United States Department of Justice, Press Release
The Justice Department announced this month the successful disruption of a multimillion-dollar shipment of crude oil by the Islamic Revolutionary Guard Corps (IRGC), a designated foreign terrorist organization, that was bound for another country.
This is the first-ever criminal resolution involving a company that violated sanctions by facilitating the illicit sale and transport of Iranian oil and comes in concert with a successful seizure of over 980,000 barrels of contraband crude oil.
According to court documents, on April 19, Suez Rajan Limited pleaded guilty to conspiring to violate the International Emergency Economic Powers Act (IEEPA). On that same date, the company was sentenced by U.S. District Court Judge Carl J. Nichols for the District of Columbia to three years of corporate probation and a fine of almost $2.5 million.
In addition, pursuant to a deferred prosecution agreement (DPA) and a seizure warrant issued by the U.S. District Court for the District of Columbia, Empire Navigation, the operating company of the vessel carrying the contraband cargo, agreed to cooperate and transport the Iranian oil to the United States – an operation which has now concluded. Empire Navigation incurred the significant expenses associated with the vessel’s voyage to the United States.
The contraband cargo is now the subject of a civil forfeiture action in the U.S. District Court for the District of Columbia. The United States’ forfeiture complaint alleges that the oil aboard the vessel is subject to forfeiture based on U.S. terrorism and money laundering statutes.
The complaint alleges a scheme involving multiple entities affiliated with Iran’s IRGC and the IRGC-Qods Force (IRGC-QF) to covertly sell and transport Iranian oil to a customer abroad. Participants in the scheme attempted to disguise the origin of the oil using ship-to-ship transfers, false automatic identification system reporting, falsified documents and other means. The complaint further alleges that the charterer of the vessel used the U.S. financial system to facilitate the transportation of Iranian oil.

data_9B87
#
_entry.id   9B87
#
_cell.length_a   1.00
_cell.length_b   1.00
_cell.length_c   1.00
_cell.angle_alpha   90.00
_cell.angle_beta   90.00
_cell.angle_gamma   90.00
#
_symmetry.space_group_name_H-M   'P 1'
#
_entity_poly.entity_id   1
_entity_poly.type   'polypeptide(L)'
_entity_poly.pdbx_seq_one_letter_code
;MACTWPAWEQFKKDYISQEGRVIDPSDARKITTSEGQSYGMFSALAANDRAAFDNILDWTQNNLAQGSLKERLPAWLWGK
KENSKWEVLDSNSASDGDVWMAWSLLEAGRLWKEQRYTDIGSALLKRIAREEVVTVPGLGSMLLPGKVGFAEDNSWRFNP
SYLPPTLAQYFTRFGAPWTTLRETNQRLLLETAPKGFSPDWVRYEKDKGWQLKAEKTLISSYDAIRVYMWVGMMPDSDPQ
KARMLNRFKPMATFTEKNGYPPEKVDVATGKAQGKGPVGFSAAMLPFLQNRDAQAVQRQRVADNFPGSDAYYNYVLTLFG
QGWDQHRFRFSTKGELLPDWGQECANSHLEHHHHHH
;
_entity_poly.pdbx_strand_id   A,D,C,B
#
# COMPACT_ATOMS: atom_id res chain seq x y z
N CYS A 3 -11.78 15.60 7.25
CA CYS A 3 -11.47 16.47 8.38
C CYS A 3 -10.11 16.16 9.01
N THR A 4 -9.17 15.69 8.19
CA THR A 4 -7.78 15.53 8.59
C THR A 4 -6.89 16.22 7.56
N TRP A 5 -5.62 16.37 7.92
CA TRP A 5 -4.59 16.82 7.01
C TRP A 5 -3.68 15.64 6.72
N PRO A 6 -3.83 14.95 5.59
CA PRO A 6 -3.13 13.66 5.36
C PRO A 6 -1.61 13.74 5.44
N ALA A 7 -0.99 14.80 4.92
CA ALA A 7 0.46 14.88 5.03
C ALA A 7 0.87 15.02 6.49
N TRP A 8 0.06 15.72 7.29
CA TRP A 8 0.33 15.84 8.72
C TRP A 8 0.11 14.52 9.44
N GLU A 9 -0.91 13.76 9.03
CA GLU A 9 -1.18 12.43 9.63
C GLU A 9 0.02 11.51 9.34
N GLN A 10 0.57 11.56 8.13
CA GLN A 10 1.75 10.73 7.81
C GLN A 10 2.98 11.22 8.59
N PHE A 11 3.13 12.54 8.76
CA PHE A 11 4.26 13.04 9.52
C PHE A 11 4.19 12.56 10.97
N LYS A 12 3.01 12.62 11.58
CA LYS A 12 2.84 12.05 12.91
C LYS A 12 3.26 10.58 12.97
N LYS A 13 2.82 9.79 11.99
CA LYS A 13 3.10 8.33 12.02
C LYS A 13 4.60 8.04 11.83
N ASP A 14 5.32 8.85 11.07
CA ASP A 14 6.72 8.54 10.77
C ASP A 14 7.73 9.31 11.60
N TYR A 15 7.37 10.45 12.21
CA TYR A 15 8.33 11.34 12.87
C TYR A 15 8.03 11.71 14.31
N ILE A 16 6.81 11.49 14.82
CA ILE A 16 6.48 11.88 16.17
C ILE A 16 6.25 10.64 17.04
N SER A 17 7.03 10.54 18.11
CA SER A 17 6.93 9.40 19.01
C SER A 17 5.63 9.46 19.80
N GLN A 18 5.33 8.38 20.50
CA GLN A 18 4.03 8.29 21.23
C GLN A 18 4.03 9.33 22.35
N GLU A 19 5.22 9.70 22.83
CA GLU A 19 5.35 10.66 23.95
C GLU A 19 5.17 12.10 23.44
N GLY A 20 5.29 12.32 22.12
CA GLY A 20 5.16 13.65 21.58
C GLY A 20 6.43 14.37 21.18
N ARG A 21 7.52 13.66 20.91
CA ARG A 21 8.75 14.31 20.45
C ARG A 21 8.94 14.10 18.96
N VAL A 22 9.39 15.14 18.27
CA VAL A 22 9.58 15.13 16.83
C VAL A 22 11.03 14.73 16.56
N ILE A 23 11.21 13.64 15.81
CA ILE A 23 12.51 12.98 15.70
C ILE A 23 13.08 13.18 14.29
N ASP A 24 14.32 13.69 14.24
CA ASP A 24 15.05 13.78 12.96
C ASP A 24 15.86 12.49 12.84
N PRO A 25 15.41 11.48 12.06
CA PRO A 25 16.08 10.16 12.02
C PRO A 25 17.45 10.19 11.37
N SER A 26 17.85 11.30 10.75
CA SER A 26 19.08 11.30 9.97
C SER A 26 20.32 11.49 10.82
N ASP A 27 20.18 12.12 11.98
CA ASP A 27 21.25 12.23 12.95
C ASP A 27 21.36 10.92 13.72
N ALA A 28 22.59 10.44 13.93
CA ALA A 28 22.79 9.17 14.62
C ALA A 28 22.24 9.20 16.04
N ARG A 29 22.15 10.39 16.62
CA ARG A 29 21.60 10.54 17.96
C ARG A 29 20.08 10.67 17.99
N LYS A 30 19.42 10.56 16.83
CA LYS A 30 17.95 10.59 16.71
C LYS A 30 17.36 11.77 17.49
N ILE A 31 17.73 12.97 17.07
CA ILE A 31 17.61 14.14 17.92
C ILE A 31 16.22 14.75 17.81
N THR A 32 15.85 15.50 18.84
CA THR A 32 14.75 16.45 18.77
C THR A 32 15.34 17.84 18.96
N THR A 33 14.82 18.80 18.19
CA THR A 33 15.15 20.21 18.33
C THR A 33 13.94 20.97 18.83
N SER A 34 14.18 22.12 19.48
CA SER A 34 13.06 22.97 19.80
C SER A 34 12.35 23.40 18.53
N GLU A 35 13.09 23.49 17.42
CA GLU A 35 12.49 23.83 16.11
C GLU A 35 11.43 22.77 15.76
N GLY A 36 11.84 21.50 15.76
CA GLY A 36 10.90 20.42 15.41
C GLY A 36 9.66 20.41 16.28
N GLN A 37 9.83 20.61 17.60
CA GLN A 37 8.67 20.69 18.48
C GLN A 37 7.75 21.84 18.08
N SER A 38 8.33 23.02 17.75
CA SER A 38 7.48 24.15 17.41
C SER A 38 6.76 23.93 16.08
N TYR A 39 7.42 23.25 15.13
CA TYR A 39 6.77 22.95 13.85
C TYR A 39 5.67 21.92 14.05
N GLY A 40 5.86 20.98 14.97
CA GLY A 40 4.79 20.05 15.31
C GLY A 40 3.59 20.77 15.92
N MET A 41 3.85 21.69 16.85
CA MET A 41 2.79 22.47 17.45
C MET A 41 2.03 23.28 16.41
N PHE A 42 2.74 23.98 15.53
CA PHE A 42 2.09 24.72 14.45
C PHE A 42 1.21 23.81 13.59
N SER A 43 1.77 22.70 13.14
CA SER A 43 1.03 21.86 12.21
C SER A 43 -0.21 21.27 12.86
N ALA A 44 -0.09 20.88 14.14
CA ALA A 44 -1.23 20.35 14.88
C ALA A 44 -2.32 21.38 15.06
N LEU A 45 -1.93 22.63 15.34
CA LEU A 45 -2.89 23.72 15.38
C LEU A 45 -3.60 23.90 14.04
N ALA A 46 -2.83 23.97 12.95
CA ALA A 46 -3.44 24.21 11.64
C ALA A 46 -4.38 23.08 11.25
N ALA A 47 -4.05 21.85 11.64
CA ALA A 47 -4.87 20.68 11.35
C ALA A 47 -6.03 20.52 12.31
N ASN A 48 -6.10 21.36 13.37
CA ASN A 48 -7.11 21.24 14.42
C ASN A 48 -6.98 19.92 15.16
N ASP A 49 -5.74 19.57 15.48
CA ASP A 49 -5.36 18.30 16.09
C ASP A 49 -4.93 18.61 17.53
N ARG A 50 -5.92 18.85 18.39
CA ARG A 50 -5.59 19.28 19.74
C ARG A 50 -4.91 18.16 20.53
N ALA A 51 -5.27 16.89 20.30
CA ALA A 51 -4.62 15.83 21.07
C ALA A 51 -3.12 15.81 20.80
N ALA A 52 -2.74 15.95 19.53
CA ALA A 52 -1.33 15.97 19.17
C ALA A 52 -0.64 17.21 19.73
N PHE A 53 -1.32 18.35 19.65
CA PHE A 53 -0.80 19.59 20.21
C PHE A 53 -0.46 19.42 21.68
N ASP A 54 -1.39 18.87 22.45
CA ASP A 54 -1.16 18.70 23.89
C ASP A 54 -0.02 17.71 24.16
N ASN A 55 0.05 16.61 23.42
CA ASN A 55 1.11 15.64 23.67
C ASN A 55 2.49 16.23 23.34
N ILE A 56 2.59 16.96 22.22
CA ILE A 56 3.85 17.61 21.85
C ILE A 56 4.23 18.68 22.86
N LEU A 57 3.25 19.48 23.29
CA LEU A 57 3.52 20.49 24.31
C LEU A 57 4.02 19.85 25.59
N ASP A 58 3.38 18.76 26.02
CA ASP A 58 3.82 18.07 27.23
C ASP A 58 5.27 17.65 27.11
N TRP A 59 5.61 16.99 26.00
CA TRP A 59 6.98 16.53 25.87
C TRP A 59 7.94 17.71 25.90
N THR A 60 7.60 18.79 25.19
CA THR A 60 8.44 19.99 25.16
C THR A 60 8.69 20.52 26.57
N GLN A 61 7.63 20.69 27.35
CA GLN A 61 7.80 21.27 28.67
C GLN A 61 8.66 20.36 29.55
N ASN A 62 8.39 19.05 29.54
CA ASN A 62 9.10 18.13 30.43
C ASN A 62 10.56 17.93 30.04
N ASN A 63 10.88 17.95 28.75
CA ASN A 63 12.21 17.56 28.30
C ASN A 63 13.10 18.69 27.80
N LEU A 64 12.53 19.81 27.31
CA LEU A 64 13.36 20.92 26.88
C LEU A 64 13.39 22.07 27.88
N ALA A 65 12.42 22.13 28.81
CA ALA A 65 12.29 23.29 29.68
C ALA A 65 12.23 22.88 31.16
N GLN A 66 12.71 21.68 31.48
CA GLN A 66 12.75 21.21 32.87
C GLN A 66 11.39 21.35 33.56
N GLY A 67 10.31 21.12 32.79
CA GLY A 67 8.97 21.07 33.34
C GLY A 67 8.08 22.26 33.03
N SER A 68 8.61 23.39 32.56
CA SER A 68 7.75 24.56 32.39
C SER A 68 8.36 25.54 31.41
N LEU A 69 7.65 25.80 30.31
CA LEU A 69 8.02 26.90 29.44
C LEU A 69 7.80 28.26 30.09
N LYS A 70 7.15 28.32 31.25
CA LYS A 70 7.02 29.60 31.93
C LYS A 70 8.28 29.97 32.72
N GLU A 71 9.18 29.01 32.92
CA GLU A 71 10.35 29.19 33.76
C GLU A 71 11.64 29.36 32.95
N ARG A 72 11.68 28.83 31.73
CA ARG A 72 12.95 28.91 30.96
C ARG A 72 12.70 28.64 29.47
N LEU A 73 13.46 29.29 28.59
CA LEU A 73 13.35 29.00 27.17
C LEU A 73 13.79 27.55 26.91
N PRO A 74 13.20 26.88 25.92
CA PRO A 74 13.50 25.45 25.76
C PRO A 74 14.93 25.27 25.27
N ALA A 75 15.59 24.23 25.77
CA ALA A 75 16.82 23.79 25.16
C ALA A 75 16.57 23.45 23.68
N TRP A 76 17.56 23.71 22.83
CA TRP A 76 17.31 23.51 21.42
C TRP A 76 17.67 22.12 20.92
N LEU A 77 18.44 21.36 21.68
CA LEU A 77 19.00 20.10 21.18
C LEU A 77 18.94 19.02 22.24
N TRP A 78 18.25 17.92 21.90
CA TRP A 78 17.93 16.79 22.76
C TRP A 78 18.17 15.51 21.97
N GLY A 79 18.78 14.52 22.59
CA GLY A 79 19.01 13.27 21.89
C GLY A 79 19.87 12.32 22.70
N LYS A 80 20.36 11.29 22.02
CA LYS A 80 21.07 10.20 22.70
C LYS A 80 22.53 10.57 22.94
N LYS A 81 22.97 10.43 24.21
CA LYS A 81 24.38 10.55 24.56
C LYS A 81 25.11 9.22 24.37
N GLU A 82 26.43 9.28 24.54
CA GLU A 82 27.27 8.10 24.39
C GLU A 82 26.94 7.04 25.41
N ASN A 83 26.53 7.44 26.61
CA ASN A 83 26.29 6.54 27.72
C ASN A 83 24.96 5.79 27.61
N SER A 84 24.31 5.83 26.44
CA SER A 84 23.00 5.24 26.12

The complaint further alleges that the oil constitutes the property of, or provided a “source of influence” over, the IRGC and the IRGC-QF, both of which have been designated by the United States as foreign terrorist organizations, and that the oil facilitated money laundering. The documents allege that profits from oil sales support the IRGC’s full range of malign activities, including the proliferation of weapons of mass destruction and their means of delivery, support for terrorism and both domestic and international human rights abuses.
Funds successfully forfeited with a connection to a state sponsor of terrorism may in whole or in part be directed to the U.S. Victims of State Sponsored Terrorism Fund.
Homeland Security Investigations Washington D.C. and FBI’s Minneapolis Field Office are investigating the cases.
Assistant U.S. Attorneys Stuart D. Allen and Rajbir S. Datta for the District of Columbia prosecuted the criminal case and they, along with Assistant U.S. Attorney Brian Hudak, are litigating the civil forfeiture case. On both actions, they received assistance from Paralegal Specialists Brian Rickers and Legal Assistant Jessica McCormick. Former Assistant U.S. Attorney Michael Grady participated in prior phases of the investigation. The Counterintelligence and Export Control Section of the National Security Division is also prosecuting and litigating these matters. The Money Laundering and Asset Recovery Section of the Criminal Division provided significant assistance in this matter. The Department thanks United Against Nuclear Iran for its valuable assistance.
A civil forfeiture complaint is merely an allegation. The burden to prove forfeitability in a civil forfeiture proceeding is upon the government.
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